>> > The logic would be more predictable and state is also durable. In
>> > StreamTask.process(), you can do some pseudo code like below:
>> > {code}
>> > public void process(IncomingMessageEnvelope msg, MessageCollector
>> > collector, TaskCoordinator coordinator) {
>> >    if (msg is from streamA) {
>> >       storeA.put(msg.key, msg);
>> >    } else {
>> >       storeB.put(msg.key, msg);
>> >    }
>> >    if (joinCondition is triggered) {
>> >       doJoin(storeA, storeB);
>> >    }
>> > }
>> > {code}
>> >
>> > Make sure that you configure storeA and storeB w/ changelog s.t. they
>> can
>> > be recovered. Then, you don't need to worry about the data loss, since
>> > before the auto-checkpoint, your buffered messages are flushed to disk
>> and
>> > changelog via storeA and storeB. If you do not want to delete each and
>> > every buffered message after join, you can set TTL for each store if you
>> > are using RocksDB store.
>> >
>> > We are also actively working on build-in join operator in Samza
>> high-level
>> > APIs. The new high-level APIs are already released in Samza 0.13.1 with
>> the
>> > feature preview here:
>> > http://samza.apache.org/startup/preview/#high-level-api. Feel free to
>> take
>> > a look and try it. We love to hear about feedbacks now. The current
>> version
>> > does not support durable state in join yet. We are actively working on
>> > durable state support in he next release. Note that the high-level API
>> is
>> > still in early evolution and might change in the next two releases.
>> >
>> > Best!
>> >
>> > -Yi
>> >
>> > On Wed, Oct 11, 2017 at 1:56 PM, Jef G <jefg@dataminr.com> wrote:
>> >
>> > > Hello. My team is looking into Samza for doing real-time processing.
>> We
>> > > would like to run a directed graph of jobs, where the records in each
>> > job's
>> > > input streams are joined on a common key. We have functionality to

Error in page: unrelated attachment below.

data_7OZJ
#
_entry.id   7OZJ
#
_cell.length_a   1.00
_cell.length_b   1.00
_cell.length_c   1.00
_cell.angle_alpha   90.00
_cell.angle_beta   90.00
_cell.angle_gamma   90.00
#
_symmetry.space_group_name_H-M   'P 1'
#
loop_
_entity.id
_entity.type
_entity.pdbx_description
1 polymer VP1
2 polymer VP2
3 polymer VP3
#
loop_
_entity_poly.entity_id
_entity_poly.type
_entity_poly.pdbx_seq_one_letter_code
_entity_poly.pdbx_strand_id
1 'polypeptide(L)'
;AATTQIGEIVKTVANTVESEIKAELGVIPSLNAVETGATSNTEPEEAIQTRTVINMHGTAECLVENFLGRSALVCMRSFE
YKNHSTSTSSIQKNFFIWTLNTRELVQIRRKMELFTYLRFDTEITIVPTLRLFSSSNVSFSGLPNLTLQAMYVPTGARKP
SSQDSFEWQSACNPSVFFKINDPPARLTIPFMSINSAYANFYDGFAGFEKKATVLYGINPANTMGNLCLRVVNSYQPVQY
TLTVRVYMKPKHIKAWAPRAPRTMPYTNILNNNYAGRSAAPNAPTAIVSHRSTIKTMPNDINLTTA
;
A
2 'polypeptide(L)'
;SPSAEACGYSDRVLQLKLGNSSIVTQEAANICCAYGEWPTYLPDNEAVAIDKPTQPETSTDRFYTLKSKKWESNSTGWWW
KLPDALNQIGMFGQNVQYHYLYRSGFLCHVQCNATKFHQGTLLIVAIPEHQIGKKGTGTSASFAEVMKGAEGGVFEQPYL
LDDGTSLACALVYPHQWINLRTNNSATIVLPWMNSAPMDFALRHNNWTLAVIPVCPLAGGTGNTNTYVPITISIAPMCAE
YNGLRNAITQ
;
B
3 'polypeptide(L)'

>> > perform
>> > > the join by buffering records from the input streams until certain
>> > > conditions are met and then passing them on.
>> > >
>> > > We are wondering about the best way to integrate this functionality
>> into
>> > a
>> > > Samza job. After looking over the API we see two possibilities:
>> > >
>> > > 1. Use a StreamTask that adds records to a buffer. This is the method
>> > that
>> > > the "ad event" example uses. But we am concerned that the framework
>> > commits
>> > > a StreamTask's offset after process() completes, so if the job fails,
>> > > records in the buffer are permanently lost.
>> > >
>> > > 2. Use an AsyncTask that adds records to a buffer. Also add
>> TaskCallbacks
>> > > to the buffer. When records are eventually joined and processed,
>> commit
>> > > their callbacks. This method seems promising but it requires setting
>> > > task.max.concurrency very high - possibly in the tens of thousands in
>> our
>> > > case. Are we likely to run into any issues doing that?
>> > >
>> > > Are there any other options that we overlooked? What is the best
>> > approach?
>> > >
>> > > -Jef G
>> > >
>> >
>>
>>
>>
>> --
>> Jef G
>> Senior Data Scientist | Dataminr | dataminr.com
>> 99 Madison Ave, 3rd Floor | New York, NY 10016
>> jefg@dataminr.com
>>
>
>